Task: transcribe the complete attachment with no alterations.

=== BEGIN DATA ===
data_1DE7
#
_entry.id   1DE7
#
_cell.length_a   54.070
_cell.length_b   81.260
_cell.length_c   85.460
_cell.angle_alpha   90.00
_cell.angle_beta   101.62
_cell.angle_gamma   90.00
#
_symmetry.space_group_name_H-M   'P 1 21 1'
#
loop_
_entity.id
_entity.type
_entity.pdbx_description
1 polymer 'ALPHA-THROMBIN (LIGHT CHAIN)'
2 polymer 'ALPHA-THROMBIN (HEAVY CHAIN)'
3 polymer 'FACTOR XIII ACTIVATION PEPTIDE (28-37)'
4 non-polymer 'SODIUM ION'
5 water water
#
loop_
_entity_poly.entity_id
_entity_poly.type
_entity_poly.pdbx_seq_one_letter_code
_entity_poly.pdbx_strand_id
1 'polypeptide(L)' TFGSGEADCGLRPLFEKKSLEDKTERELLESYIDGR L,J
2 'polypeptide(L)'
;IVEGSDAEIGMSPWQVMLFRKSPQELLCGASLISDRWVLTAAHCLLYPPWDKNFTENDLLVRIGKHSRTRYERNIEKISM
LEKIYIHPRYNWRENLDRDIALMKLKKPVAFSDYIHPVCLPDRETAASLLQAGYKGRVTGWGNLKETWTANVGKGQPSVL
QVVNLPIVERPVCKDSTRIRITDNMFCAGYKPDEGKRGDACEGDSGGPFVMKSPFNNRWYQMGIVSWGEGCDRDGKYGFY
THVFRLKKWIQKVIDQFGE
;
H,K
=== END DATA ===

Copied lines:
data_1DE7
#
_entry.id   1DE7
#
_cell.length_a   54.070
_cell.length_b   81.260
_cell.length_c   85.460
_cell.angle_alpha   90.00
_cell.angle_beta   101.62
_cell.angle_gamma   90.00
#
_symmetry.space_group_name_H-M   'P 1 21 1'
#
loop_
_entity.id
_entity.type
_entity.pdbx_description
1 polymer 'ALPHA-THROMBIN (LIGHT CHAIN)'
2 polymer 'ALPHA-THROMBIN (HEAVY CHAIN)'
3 polymer 'FACTOR XIII ACTIVATION PEPTIDE (28-37)'
4 non-polymer 'SODIUM ION'
5 water water
#
loop_
_entity_poly.entity_id
_entity_poly.type
_entity_poly.pdbx_seq_one_letter_code
_entity_poly.pdbx_strand_id
1 'polypeptide(L)' TFGSGEADCGLRPLFEKKSLEDKTERELLESYIDGR L,J
2 'polypeptide(L)'
;IVEGSDAEIGMSPWQVMLFRKSPQELLCGASLISDRWVLTAAHCLLYPPWDKNFTENDLLVRIGKHSRTRYERNIEKISM
LEKIYIHPRYNWRENLDRDIALMKLKKPVAFSDYIHPVCLPDRETAASLLQAGYKGRVTGWGNLKETWTANVGKGQPSVL
QVVNLPIVERPVCKDSTRIRITDNMFCAGYKPDEGKRGDACEGDSGGPFVMKSPFNNRWYQMGIVSWGEGCDRDGKYGFY
THVFRLKKWIQKVIDQFGE
;
H,K